It litters the otherwise pristine bays of Discovery Bay, its long mangy tentacles rising to the surface, fouling the water at nearly every turn. Called egeria densa or "brazilian waterweed," it is an invasive weed that many fear could someday take over the delta.
"Egeria is basically an aquarium plant that was probably released via accidental aquarium dumping or someone trying to release their aquarium pets to try to kind of save them and put them in the wild and they don't realize the impacts to the environment," San Francisco Estuary Partnership spokesperson Karen McDowell said.
Now, with stems rooted as deep as 20 feet, egeria is not just a nuisance; it has become a danger to delta boaters, swimmers and the fish and wildlife that depend on the waterways.
"It totally changes the fish habitat," McDowell said. "Some of it is so crowded, the larger fish can't even swim into that area."
This past summer in parts of Discovery Bay, the egeria densa became so thick homeowners paid for a mechanical harvester to come in and cut back the plants. Then, they put up special buoys to try to keep it from coming back.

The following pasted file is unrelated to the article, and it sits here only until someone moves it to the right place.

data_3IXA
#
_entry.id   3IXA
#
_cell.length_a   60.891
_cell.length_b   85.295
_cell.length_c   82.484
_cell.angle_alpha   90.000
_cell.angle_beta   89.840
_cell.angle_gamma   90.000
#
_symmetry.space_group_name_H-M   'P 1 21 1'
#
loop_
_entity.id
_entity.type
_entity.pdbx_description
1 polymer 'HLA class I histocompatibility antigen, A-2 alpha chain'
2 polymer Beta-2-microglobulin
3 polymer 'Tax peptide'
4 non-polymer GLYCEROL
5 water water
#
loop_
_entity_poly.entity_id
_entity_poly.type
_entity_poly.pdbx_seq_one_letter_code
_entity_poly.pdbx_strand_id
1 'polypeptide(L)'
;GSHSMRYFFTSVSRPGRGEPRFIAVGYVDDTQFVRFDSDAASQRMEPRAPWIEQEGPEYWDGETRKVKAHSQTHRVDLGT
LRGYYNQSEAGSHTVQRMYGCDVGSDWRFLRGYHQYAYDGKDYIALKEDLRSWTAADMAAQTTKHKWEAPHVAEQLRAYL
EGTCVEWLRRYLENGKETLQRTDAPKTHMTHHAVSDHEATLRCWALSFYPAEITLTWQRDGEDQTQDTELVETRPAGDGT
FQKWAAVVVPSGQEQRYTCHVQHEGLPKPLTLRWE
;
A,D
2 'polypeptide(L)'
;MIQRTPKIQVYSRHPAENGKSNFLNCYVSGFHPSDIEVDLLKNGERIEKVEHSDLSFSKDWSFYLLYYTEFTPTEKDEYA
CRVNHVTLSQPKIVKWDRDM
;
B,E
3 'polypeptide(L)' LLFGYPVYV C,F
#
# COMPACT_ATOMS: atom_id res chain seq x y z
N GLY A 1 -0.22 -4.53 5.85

In other areas, homeowners have come up with their own methods for fighting back.
"This is the first year that we've seen it like this, to where now it's really starting to come up at low tide, you just see it," resident Richard Clark said.
Egeria densa is so hearty, so pervasive and insidious, that the efforts of individual homeowners provide only temporary relief.
"I'm afraid when it gets so bad, it's going to be like the Wild West Show; they're going to do whatever they want, they're going to throw chemicals in, bleach in, gas in," Reclamation District 800 spokesperson Jeff Conway said.
That is why Contra Costa County officials have joined with other local and state agencies to form an invasive weed task force.
"We need to keep the agencies at the table, we need to work very hard on advocacy, on legislative intent and language to give the Department of Boating and Waterways the power and authority to work more comprehensively on the issue," Contra Costa Supervisor Mary Piepho said. "And funding, funding's critical."
Lenora Clark is a longtime Discovery Bay resident who serves as a commissioner for the California Department of Boating and Waterways. She says this year is the worst she has seen.
"The plan going forward is going to be a combination of trying to harvest a lot of it in the very beginning in April and then apply a herbicide that has been approved for the area and won't damage the water and the environment," she said.
It is a plan that will require at least $2-$3 million in funding from a state that may not have it to give.
A solution cannot come soon enough for those most impacted by the insidious plant. In Cabrillo Bay in Discovery Bay, the weeds have grown so thick that in some places, folks have a hard time getting their boats out of their slips.